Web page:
- Home sales in Q2 seen as only “good” data point in economy in Q2 2020
- GDP -32.9% in Q2 2020
- Unemployment claims add additional +1.48M in week of July25
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Real numbers have a way of jolting us in ways that wishful thinking cannot. Keep breathing as you take a look at some of these numbers:
- The total cases of COVID-19 cases in the US as of July 30 equal 4,405.932 with +65,935 new cases compared to the day before, according to the CDC
- The total deaths due to COVID-19 in the US as of July 30 equal 150,293 with +1,417 deaths new deaths compared to the day before, according to the CDC
- GDP -32.9% in Q2 2020, according to the Commerce Department
- Consumer spending in Q2 2020 – 10.1%
- Economy lost -$1.8T in Q2 2020 – more than four times the losses during the Great Recession
- +1.48M new unemployment benefits claims, the 19th consecutive week of more than one million people filing new benefits claims
The only data points offering some sort of “good” economic news come from the housing industry. Take a look at these numbers provided by the National Association of REALTORS®:
- NAR’s Trending Home Sales Index rose +16.6% in Q2 2020, the highest gain since 2006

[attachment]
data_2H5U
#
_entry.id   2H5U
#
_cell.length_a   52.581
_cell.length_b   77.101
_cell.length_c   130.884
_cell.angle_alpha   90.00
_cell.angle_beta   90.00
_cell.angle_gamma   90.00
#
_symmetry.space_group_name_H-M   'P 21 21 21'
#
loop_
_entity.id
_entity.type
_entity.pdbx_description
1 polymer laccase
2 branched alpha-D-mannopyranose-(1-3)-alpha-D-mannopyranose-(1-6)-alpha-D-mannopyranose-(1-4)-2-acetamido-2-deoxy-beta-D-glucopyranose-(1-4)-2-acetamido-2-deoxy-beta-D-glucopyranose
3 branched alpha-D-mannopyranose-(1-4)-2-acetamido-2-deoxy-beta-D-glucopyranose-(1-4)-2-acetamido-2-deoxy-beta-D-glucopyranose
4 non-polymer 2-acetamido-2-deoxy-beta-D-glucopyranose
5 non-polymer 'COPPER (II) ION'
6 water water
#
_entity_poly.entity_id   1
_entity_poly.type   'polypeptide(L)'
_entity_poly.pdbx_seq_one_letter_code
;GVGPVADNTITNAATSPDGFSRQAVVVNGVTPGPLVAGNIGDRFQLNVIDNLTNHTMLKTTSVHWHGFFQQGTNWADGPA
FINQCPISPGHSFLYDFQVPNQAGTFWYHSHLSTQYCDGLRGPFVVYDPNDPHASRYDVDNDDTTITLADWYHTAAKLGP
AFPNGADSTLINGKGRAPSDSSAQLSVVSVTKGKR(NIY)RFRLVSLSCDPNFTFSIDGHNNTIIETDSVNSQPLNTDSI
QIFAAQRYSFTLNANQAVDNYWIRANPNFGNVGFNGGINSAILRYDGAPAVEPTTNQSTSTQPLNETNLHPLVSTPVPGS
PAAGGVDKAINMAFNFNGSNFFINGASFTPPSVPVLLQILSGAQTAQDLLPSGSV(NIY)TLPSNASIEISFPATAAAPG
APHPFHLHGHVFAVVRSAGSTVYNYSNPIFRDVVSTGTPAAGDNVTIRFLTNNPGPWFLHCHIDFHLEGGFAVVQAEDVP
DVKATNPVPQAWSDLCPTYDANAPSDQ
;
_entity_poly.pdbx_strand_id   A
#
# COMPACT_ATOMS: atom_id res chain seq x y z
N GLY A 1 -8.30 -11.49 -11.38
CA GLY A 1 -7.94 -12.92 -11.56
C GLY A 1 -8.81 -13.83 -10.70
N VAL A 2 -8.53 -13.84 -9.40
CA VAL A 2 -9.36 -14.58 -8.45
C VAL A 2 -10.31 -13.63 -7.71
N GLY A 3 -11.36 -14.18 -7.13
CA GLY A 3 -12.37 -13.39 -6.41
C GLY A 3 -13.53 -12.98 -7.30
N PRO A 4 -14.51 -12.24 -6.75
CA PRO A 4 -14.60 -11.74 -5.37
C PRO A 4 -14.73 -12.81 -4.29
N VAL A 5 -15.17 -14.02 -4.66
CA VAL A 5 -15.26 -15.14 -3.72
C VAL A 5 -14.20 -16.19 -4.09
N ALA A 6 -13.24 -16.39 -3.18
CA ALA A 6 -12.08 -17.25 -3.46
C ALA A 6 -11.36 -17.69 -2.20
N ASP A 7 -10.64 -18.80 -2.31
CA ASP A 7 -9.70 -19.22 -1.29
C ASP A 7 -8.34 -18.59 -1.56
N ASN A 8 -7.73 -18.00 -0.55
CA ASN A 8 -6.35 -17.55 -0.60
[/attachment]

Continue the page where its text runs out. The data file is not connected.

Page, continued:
- Housing starts were +17% in June compared to May, according to the Commerce Department
- Home sales increased +13.8% in June after increasing +19.4% in May.
Truly, the housing industry was the bright spot in Q2 2020. Robela Farooqu, chief of US economy with High Frequency Economics, said, “Home sales continue to see a bounce reflecting lower mortgage rates as well as stronger demand as more and more people work from home and opt for larger spaces>” Farooqu also gave a nod to people moving as homeowners from urban to suburban areas as another “reason” for this uptick in home sales.
Asked whether the housing industry will continue to shine brightly, Farooqu said, “I don’t know how long this lasts, but I wouldn’t be surprised if there was continued momentum for the next month or two.”
Thanks to The New York Times and the National Association of REALTORS®.